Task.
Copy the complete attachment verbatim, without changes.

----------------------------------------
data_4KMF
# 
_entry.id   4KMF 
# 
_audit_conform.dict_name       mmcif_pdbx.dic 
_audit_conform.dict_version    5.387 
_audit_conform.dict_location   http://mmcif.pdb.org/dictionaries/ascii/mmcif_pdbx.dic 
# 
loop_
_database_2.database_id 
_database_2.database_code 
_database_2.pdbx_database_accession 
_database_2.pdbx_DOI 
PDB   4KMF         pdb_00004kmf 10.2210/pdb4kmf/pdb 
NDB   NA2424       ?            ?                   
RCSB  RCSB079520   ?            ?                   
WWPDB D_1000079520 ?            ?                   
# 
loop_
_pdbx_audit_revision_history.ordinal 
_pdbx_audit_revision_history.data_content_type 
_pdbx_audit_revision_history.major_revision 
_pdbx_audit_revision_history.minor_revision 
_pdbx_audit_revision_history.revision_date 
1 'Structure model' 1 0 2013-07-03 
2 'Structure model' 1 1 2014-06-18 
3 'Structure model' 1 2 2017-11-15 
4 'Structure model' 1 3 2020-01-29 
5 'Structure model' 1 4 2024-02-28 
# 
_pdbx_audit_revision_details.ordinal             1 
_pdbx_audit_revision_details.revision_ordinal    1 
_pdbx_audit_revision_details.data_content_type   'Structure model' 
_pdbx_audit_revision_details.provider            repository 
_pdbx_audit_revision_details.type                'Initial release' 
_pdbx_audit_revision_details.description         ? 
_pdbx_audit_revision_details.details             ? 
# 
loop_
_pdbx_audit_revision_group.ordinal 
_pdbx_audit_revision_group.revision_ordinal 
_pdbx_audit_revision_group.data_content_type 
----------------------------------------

data_4KMF
# 
_entry.id   4KMF 
# 
_audit_conform.dict_name       mmcif_pdbx.dic 
_audit_conform.dict_version    5.387 
_audit_conform.dict_location   http://mmcif.pdb.org/dictionaries/ascii/mmcif_pdbx.dic 
# 
loop_
_database_2.database_id 
_database_2.database_code 
_database_2.pdbx_database_accession 
_database_2.pdbx_DOI 
PDB   4KMF         pdb_00004kmf 10.2210/pdb4kmf/pdb 
NDB   NA2424       ?            ?                   
RCSB  RCSB079520   ?            ?                   
WWPDB D_1000079520 ?            ?                   
# 
loop_
_pdbx_audit_revision_history.ordinal 
_pdbx_audit_revision_history.data_content_type 
_pdbx_audit_revision_history.major_revision 
_pdbx_audit_revision_history.minor_revision 
_pdbx_audit_revision_history.revision_date 
1 'Structure model' 1 0 2013-07-03 
2 'Structure model' 1 1 2014-06-18 
3 'Structure model' 1 2 2017-11-15 
4 'Structure model' 1 3 2020-01-29 
5 'Structure model' 1 4 2024-02-28 
# 
_pdbx_audit_revision_details.ordinal             1 
_pdbx_audit_revision_details.revision_ordinal    1 
_pdbx_audit_revision_details.data_content_type   'Structure model' 
_pdbx_audit_revision_details.provider            repository 
_pdbx_audit_revision_details.type                'Initial release' 
_pdbx_audit_revision_details.description         ? 
_pdbx_audit_revision_details.details             ? 
# 
loop_
_pdbx_audit_revision_group.ordinal 
_pdbx_audit_revision_group.revision_ordinal 
_pdbx_audit_revision_group.data_content_type 